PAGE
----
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Monthly Archives: February 2019

Reflection for the Eighth Sunday in Ordinary Time

How can you say … let me remove that splinter in your eye

when you do not even notice the wooden beam in your own eye? You hypocrite! Remove the wooden beam from your eye first; then you will see clearly to remove the splinter in your brother’s eye.

7th Sunday in Ordinary Time

February 24, 2019

Fr. Joseph Jacobi


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Last Sunday we began Luke’s “Sermon on the Plain” with Jesus turning the world upside-down with his “Blessings and Woes.” Those 4 blessings and 4 woes reveal a theme woven throughout all of Luke’s Gospel of the “great reversal,” which begins in Chapter 1 with Mary’s Magnificat as she sings about how the Lord lifts up the lowly and casts down the mighty, fills the hungry with good things and sends the rich away empty.” Throughout Luke’s Gospel Jesus is the “prophet par excellence” who turns the world on its head, who challenges his hearers to rethink what they assume to be true.

As I mentioned in my homily last Sunday on the “Blessings and Woes,” Jesus is inviting us to think like him, to see the world and our place in it through his eyes. Those blessings and woes only make Gospel sense when we put on the mind of Christ Jesus. If we only think with the mind of our culture, then we will never understand Jesus’ teaching that the blessed ones are the poor and hungry and sorrowing and persecuted, while the woeful ones are those who place their trust in their riches and seek only to keep their bellies full and to find social acceptance.

If last Sunday’s Gospel called us to “put on the mind of Christ,” then this Sunday’s continuation of the “Sermon on the Plain” challenges us to have the heart of Christ. We can only love as Jesus challenges us to love with his help, inviting Him to love through us, by joining our heart to His.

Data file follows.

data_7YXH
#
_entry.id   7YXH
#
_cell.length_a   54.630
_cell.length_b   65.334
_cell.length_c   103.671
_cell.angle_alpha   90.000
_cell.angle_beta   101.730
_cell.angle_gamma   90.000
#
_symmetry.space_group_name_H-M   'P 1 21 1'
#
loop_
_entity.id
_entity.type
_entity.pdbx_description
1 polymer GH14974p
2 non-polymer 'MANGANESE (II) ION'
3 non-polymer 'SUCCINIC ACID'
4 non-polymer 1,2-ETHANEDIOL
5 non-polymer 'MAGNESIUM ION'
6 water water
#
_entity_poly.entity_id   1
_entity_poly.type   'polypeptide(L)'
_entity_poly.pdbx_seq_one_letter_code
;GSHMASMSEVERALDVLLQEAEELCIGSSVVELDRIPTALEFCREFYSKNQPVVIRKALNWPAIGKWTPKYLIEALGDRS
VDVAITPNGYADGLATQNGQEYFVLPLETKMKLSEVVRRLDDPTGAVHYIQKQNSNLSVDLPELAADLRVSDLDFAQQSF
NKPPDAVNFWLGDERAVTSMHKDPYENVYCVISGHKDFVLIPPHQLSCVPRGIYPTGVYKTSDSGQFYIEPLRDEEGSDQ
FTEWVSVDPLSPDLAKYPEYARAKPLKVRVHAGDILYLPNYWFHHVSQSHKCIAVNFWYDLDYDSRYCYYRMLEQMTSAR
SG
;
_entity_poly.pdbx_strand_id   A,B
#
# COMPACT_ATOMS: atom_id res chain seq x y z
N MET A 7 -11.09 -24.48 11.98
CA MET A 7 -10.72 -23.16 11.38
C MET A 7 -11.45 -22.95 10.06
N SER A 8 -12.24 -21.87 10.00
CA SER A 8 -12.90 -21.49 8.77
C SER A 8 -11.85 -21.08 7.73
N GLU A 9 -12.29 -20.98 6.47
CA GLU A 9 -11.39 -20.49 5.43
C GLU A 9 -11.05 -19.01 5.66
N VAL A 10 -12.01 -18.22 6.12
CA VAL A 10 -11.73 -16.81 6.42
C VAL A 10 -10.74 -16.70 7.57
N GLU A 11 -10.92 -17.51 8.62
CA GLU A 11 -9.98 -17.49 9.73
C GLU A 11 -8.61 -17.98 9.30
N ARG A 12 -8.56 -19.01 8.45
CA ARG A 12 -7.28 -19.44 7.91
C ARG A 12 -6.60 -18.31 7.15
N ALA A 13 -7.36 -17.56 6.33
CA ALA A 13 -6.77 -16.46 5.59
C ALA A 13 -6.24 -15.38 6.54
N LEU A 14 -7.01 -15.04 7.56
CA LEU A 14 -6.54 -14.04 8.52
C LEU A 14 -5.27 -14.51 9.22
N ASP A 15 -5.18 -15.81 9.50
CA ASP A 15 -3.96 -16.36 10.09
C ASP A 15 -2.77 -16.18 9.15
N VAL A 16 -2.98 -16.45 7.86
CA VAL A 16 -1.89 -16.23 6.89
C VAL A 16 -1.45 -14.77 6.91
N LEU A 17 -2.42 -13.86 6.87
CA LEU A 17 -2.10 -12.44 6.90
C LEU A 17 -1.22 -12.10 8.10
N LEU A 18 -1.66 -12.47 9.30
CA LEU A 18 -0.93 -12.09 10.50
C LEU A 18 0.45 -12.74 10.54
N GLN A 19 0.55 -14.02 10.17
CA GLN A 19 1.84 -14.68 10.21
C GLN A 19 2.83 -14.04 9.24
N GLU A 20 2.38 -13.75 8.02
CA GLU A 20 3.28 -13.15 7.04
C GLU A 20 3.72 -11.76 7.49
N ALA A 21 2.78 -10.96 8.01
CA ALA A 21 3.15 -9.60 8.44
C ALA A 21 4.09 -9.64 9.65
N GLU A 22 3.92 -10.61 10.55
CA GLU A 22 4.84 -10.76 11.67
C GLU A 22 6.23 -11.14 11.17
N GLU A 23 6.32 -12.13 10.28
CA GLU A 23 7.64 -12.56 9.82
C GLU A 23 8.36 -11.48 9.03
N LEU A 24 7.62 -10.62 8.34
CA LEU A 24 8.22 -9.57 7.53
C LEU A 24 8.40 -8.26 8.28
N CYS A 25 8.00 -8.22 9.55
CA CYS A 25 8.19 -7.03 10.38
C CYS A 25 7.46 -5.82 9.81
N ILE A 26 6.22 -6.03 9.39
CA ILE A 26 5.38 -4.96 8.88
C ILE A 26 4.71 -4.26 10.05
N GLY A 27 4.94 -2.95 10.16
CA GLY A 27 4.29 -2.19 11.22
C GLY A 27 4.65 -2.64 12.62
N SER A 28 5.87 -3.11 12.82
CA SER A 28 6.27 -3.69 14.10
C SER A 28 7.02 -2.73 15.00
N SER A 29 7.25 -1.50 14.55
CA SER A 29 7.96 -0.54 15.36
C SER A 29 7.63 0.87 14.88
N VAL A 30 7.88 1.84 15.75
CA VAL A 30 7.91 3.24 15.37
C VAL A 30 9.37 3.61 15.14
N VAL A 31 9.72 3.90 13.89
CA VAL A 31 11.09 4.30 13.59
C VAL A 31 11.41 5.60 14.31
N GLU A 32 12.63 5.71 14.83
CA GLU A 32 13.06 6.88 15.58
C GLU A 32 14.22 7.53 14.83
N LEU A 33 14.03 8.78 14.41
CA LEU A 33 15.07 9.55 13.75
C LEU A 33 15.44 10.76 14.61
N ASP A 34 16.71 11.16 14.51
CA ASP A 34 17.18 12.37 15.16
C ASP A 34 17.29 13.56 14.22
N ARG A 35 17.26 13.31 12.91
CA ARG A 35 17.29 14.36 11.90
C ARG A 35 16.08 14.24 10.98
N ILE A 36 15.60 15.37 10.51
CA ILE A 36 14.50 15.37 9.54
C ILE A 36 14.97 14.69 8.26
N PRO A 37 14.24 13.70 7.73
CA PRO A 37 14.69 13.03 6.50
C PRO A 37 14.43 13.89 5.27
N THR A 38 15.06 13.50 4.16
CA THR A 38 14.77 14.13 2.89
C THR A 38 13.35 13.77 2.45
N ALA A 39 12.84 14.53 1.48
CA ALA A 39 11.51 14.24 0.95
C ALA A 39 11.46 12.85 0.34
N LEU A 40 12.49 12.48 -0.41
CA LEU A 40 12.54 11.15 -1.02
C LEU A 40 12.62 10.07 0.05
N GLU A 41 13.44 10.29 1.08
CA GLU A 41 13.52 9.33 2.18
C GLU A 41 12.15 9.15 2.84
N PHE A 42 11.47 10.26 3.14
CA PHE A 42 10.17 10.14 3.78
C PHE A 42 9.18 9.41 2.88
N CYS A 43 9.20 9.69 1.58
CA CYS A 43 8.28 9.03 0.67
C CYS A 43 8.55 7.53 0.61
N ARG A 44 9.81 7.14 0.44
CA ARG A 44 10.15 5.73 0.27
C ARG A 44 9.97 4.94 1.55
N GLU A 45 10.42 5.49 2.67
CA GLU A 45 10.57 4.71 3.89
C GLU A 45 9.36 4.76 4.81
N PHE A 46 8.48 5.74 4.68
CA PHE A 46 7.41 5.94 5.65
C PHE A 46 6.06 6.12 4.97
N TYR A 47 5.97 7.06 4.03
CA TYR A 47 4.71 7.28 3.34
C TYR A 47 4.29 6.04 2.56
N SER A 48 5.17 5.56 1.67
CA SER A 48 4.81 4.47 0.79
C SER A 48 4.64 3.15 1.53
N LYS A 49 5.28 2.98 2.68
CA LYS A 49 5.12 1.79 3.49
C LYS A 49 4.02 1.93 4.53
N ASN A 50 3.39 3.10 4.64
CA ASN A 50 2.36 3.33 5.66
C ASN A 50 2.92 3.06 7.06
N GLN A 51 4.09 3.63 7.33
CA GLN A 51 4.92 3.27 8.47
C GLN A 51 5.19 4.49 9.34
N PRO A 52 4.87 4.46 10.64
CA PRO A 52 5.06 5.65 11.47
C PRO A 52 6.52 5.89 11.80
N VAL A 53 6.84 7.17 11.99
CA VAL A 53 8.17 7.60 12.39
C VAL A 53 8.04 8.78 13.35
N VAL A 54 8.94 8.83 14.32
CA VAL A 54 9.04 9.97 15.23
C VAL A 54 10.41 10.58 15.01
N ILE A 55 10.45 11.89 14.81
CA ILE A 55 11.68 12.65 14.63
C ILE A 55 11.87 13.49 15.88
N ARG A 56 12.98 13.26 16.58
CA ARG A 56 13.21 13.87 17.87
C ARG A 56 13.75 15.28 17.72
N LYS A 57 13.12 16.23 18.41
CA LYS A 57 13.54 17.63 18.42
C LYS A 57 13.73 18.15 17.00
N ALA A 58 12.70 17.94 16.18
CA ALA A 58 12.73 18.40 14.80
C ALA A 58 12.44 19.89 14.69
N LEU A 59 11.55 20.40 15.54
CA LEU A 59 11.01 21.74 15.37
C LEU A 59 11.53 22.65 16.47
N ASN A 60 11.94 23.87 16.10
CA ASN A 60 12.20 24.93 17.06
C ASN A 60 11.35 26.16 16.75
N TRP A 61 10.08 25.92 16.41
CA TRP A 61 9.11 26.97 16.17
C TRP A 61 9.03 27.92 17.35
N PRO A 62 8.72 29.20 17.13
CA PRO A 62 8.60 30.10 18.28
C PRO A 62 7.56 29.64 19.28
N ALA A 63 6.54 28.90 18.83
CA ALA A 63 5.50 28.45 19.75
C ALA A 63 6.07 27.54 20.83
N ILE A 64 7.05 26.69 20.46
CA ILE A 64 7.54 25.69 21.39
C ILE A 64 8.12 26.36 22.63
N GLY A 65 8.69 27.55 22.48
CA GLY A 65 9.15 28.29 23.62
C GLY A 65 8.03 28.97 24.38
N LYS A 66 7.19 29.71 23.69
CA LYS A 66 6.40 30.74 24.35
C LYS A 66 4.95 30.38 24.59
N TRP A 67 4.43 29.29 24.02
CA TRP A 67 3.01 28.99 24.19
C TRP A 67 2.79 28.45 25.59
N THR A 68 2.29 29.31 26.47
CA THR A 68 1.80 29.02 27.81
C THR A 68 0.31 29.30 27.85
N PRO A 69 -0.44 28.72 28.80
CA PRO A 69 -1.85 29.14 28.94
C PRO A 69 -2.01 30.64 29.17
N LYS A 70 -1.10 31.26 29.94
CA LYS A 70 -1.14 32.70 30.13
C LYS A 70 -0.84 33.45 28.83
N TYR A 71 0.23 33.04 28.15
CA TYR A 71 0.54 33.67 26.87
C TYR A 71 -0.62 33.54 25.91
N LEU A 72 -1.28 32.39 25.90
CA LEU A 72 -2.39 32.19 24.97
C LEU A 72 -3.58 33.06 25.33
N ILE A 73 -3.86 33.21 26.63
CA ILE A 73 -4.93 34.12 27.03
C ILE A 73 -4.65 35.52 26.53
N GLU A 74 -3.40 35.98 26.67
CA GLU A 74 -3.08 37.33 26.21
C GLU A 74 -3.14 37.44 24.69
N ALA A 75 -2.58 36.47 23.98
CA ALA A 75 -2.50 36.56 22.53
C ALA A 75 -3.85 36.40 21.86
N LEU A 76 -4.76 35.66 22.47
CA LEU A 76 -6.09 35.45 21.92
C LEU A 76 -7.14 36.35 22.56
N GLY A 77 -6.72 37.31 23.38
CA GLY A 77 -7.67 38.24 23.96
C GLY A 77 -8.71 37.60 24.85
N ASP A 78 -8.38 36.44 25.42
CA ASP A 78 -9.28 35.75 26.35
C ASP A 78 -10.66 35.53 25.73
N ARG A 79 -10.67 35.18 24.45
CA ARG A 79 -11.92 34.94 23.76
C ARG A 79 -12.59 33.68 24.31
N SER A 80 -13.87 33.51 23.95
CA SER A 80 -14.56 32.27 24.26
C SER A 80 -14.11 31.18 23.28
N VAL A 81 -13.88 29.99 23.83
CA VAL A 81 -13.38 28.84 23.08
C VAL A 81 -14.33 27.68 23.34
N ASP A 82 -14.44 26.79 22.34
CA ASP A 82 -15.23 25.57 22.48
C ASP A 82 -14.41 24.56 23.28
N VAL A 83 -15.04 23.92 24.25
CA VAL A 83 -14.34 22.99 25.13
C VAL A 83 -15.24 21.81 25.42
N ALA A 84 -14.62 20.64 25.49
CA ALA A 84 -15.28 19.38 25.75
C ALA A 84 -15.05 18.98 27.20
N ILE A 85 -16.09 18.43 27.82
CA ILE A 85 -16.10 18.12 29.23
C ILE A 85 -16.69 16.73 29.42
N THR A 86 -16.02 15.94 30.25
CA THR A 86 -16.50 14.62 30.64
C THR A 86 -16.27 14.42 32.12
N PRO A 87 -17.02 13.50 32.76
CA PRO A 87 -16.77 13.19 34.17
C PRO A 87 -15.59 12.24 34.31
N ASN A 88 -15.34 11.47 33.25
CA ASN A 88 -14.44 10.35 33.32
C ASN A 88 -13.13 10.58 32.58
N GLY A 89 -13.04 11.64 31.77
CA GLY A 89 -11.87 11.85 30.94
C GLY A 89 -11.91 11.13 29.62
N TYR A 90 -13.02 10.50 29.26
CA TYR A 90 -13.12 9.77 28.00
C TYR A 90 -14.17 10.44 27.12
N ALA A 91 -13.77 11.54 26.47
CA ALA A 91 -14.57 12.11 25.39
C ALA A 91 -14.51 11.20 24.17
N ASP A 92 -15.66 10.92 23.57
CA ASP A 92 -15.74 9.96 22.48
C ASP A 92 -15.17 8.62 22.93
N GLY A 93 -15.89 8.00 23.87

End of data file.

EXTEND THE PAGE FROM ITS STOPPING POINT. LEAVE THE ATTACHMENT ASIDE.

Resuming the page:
There is no way we can love our enemies on our own power. Only with Christ’s help can we do so. It is impossible for us on our own power to do good to those who hate us, to pray for those who persecute us, but with Christ’s help we can do so.

Only when our heart beats in union with Christ’s heart can we love in such a way.

This kind of loving only makes sense from the vantage point of the cross. There we see in the clearest and fullest way possible the heart of Jesus and what it means to love our enemies and to pray for them.

Jesus practices what he preaches. He lives what he teaches. On the cross, his body broken by the torture of the scourging and the crucifixion, Jesus prays through bloodied lips: “Father, forgive them, they know not what they do.”

Jesus shows us how to love our enemies by opening up his heart to those who are killing him.

Pope Benedict, in his encyclical, “Deus Caritas Est” (God is Love), says the only way we can understand this truth of who God is, is by contemplating the open side of Jesus on the cross. After Jesus takes his last breath on the cross, a Roman soldier plunges his spear into Jesus’ side, opening up for all to see the heart of the Son of God.

In that merciful heart we find our salvation when we make ourselves enemies of God by our sin. In that merciful heart, we find forgiveness for the hatred we carry toward those who have hurt us.

We come to that open heart because we know it is only by his love that we can find new life and the power to love as he does. Only by joining our heart to His Sacred Heart can we do good to those who hate us.

As we stand at the foot of the cross, we see more clearly the lies we live by. Such as: “People are supposed to get what they deserve and deserve what they get.” The truth revealed by the open heart of Jesus on the cross is that none of us actually deserves anything, and yet God has given us everything always.